This week - Act IV The final tragic act, where Otello murders his innocent wife before Iago’s malicious plot is revealed and Otello commits suicide. In this episode the theme of darkness and light in the music is explored and Jonas Kaufmann speaks about Verdi’s mastery of the final scenes which can even elicit empathy for the broken Otello. Unfamiliar with the story in Act 4? Desdemona says her prayers and prepares for bed. Soon Otello enters and wakes her with a kiss then announces he will kill her due to her infidelity. Frightened and distraught Desdemona again affirms her innocence but a furious Otello strangles his wife without mercy. Her maid Emilia appears with news that Cassio has killed Roderigo and soon Iago’s evil conspiracy is revealed. Otello, stunned, realizes the grievous mistake he has made. Broken, he stabs himself with a dagger and dies with a final kiss for Desdemona. The studio recording of Otello - with Jonas Kaufmann and Antonio Pappano (appearing by kind permission of Warner Classics) conducting the Orchestra e Coro dell’Accademia Nazionale de Santa Cecilia - is available on Sony Classical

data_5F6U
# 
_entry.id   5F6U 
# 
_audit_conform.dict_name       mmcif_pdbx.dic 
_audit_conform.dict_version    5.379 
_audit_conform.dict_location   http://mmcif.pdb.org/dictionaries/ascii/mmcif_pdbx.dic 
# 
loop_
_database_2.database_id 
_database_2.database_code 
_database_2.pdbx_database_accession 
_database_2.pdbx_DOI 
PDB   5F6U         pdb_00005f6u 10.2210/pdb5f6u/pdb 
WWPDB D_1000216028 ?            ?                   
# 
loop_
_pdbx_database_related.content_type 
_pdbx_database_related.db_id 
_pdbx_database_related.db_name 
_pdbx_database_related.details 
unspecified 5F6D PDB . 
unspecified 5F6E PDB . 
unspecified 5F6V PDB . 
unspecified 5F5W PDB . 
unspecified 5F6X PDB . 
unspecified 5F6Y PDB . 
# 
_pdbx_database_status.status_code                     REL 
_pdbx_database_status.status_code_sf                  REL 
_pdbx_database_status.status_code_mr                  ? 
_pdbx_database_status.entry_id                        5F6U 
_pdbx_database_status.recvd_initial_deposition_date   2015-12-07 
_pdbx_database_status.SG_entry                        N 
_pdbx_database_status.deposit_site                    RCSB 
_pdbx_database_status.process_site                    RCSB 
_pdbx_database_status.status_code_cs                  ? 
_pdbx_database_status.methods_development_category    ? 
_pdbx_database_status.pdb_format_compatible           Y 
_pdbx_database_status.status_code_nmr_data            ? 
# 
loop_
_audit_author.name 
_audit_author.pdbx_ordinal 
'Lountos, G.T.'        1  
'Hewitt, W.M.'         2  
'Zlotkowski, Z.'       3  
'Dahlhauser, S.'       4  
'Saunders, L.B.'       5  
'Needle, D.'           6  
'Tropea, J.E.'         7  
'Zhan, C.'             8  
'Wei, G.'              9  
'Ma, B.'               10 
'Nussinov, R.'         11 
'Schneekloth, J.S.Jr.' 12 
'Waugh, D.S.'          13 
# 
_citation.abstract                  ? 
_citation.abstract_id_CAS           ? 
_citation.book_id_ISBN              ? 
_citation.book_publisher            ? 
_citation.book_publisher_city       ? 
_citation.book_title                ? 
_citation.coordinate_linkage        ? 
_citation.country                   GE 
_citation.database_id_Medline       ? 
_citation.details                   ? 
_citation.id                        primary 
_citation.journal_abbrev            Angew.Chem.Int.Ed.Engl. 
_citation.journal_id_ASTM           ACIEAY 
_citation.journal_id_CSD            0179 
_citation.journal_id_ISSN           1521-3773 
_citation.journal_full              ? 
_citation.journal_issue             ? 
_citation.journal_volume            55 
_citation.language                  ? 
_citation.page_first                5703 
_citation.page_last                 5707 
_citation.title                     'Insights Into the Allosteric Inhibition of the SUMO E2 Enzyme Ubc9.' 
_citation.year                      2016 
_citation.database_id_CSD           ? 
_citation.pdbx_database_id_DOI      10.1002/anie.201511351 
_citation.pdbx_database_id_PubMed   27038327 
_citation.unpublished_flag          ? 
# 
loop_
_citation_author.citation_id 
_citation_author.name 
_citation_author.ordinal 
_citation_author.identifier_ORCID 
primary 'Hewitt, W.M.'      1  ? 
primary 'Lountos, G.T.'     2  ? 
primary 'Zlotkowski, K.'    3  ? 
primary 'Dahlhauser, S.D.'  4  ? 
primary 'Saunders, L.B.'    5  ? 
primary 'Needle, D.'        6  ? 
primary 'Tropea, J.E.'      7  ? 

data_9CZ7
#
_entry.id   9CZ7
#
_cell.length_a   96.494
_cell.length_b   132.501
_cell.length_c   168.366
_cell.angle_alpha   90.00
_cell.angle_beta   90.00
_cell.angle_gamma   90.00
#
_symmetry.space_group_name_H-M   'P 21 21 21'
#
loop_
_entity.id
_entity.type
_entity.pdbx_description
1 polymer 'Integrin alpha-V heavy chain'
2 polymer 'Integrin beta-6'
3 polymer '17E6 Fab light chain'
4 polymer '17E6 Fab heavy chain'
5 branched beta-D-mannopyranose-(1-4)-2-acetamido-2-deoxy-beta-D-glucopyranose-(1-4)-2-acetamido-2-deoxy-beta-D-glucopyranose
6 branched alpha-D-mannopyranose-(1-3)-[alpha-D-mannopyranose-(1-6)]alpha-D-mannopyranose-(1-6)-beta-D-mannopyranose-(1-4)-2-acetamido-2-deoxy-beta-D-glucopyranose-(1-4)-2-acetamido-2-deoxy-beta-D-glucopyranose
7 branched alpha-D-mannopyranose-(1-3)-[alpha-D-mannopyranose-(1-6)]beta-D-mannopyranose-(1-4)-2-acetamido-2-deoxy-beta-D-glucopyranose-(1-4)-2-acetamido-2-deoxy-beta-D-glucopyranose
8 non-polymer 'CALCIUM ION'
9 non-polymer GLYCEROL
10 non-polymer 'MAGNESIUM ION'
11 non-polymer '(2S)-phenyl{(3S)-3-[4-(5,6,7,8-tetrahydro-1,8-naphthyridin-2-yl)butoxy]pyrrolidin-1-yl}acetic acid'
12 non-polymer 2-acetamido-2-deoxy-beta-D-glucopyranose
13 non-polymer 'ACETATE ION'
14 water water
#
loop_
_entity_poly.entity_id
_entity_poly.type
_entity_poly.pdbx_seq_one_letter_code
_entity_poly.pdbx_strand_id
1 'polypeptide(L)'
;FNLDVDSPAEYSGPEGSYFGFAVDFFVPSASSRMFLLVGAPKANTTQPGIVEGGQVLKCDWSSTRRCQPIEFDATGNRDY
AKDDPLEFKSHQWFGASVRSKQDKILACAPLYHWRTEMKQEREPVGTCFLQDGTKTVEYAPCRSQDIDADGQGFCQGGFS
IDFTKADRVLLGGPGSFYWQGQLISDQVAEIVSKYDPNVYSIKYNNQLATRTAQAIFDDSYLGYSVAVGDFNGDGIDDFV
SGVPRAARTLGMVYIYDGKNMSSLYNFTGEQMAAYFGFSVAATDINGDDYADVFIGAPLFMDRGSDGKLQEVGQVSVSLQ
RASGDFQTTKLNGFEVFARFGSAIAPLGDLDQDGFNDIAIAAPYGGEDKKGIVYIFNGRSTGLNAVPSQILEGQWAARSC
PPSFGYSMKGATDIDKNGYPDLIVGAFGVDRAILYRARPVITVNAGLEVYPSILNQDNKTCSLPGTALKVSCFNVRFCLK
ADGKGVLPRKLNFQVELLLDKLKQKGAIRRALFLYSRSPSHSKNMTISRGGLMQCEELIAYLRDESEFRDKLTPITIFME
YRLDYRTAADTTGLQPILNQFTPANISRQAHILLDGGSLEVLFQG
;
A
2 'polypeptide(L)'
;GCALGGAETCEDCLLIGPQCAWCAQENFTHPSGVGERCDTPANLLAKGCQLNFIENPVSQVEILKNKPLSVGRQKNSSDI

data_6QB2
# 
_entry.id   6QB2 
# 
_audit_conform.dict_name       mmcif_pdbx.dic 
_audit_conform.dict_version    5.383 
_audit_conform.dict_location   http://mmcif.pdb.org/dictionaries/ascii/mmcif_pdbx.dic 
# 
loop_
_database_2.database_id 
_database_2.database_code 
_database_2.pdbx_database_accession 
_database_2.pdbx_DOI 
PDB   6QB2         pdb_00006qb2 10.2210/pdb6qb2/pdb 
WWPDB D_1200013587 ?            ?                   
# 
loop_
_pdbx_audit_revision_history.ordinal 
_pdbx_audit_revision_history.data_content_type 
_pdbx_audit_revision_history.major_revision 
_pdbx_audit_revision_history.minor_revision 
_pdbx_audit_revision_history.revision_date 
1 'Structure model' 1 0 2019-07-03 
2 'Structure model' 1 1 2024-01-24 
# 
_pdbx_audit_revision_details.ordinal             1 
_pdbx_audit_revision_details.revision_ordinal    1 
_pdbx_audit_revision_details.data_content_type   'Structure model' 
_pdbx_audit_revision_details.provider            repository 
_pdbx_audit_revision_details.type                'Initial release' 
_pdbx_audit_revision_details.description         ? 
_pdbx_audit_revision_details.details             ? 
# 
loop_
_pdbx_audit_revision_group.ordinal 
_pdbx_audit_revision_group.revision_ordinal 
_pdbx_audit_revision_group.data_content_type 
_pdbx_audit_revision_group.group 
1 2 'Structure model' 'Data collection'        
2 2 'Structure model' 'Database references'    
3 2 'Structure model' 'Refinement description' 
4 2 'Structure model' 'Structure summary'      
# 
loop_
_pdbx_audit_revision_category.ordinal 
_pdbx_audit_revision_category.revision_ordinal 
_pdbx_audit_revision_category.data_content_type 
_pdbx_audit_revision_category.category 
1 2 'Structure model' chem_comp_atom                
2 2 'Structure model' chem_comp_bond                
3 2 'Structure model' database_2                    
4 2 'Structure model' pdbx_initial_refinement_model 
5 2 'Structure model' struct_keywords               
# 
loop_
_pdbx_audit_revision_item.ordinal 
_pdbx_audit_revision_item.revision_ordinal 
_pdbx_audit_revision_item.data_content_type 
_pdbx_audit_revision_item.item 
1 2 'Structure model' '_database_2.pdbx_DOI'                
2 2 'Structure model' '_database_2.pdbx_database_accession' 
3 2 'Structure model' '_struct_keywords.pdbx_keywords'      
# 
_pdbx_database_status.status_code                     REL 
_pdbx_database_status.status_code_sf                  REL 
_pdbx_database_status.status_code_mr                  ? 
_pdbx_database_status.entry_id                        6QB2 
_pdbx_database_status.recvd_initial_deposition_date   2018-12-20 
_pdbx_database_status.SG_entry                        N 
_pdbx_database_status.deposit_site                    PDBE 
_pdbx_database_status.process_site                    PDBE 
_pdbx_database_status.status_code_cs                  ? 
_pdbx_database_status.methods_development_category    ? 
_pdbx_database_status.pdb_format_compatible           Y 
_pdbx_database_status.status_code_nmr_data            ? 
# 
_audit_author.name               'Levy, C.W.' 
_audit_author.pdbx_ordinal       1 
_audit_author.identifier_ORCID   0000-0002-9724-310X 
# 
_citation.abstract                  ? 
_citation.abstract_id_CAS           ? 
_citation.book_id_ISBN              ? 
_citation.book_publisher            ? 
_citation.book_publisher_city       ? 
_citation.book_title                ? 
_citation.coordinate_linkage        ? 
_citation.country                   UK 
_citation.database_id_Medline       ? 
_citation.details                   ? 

Poor Desdemona! Hear how her innocent pleading for Cassio in act three produces a special tension for the listener. And why Otello’s third act aria is the centerpiece of everything, the catalyst for all that is to follow. Unfamiliar with the storyline? Iago’s intrigue develops as he promises Otello he’ll have further proof of his wife's infidelity. Soon after Desdemona approaches Otello and again broaches the cause of Cassio, Otello pretends again to have a headache and demands to see the missing handkerchief, which he had once given her as a present. When she cannot produce it, he sharply insults her. Alone he broods despairingly before deciding she must confess her sin and die. Iago returns with Cassio, and cunningly leads their conversation such, that the eavesdropping Otello is convinced they are discussing Cassio’s affair with Desdemona. When Cassio mentions an unknown admirer’s gift and produces the missing handkerchief - which was planted in his room by Iago - Otello is shocked and swears that he will strangle his wife in her “bed of sin”. A Venetian delegation arrives and announces Otello’s recall home while appointing Cassio the new governor of Cyprus. Otello bursts with rage and insults Desdemona in front of everyone and finally collapses. Meanwhile the Cypriots are praising Otello as the “Lion of Venice”, Iago maliciously says: “Behold the Lion!” The studio recording of Otello - with Jonas Kaufmann and Antonio Pappano (appearing by kind permission of Warner Classics) conducting the Orchestra e Coro dell’Accademia Nazionale de Santa Cecilia - is available on Sony Classical